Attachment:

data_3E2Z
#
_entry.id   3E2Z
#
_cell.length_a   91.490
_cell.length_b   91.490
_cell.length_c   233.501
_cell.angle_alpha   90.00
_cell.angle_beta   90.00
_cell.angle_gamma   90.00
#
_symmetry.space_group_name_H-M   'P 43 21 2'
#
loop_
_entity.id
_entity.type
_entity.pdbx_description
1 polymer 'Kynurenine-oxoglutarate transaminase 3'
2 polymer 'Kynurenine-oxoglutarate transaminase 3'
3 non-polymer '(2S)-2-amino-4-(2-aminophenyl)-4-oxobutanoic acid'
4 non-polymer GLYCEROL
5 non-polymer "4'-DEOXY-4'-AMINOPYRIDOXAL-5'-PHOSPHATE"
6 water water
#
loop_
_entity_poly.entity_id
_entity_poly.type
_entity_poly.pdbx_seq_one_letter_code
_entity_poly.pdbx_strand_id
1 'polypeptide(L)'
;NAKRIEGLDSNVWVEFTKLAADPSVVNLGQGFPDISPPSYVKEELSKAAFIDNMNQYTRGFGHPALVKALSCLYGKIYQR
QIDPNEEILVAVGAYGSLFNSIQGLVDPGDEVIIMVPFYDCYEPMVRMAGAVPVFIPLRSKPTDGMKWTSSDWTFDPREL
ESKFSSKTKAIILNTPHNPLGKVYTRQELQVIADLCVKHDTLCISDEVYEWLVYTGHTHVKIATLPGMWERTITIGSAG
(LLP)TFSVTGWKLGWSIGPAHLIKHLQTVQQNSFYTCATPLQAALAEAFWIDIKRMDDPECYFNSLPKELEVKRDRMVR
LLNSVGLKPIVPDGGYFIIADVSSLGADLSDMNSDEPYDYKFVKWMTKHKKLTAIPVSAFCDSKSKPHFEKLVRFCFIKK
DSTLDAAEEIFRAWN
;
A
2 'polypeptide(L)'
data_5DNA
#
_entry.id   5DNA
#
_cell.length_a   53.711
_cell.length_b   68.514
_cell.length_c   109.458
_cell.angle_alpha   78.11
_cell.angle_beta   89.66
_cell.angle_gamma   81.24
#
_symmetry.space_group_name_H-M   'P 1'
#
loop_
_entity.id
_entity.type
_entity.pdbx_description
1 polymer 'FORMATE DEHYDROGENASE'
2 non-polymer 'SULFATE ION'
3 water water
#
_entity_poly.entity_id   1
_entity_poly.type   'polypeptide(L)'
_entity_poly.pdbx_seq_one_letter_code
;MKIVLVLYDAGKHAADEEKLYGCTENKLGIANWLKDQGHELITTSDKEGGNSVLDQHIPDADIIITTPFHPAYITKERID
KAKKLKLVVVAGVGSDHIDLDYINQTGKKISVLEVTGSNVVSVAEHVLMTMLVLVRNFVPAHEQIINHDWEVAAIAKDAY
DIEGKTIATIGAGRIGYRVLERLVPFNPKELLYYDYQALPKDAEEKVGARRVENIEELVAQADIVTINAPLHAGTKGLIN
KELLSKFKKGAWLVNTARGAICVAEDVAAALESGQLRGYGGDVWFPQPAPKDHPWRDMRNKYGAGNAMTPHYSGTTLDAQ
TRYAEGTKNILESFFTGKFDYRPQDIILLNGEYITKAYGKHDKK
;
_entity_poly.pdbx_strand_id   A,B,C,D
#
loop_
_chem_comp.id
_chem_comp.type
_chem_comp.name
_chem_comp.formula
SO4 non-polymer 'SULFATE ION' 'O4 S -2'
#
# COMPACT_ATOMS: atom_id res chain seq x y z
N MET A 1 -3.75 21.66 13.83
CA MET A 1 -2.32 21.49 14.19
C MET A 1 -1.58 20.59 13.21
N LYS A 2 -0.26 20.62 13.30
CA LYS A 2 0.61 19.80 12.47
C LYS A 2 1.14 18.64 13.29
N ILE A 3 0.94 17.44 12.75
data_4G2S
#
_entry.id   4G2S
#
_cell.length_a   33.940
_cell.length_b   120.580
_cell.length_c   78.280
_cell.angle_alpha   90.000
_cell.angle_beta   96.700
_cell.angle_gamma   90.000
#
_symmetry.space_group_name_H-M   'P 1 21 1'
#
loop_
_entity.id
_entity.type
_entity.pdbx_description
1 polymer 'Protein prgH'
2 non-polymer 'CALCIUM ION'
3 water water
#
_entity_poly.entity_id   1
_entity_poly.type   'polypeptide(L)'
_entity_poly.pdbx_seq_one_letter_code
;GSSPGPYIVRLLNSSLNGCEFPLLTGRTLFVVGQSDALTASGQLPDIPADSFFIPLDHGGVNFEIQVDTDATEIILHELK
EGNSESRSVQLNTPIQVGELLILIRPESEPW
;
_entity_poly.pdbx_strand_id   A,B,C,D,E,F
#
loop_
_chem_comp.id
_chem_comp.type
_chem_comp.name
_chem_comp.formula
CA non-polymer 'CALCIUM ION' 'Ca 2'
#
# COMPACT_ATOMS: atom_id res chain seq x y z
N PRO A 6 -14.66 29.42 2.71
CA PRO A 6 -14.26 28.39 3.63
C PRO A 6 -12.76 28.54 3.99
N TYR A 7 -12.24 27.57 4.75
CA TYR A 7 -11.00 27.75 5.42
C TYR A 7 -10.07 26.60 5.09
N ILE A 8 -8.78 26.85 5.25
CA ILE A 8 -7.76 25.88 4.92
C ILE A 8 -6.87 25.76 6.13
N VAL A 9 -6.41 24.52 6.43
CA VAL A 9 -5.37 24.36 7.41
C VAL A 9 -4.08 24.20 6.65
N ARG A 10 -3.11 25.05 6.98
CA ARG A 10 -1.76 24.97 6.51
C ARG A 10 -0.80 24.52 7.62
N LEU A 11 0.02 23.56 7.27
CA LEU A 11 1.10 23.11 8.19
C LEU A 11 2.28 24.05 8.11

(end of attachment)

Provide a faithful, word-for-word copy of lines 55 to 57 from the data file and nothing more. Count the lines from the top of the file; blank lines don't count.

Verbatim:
_entity.type
_entity.pdbx_description
1 polymer 'FORMATE DEHYDROGENASE'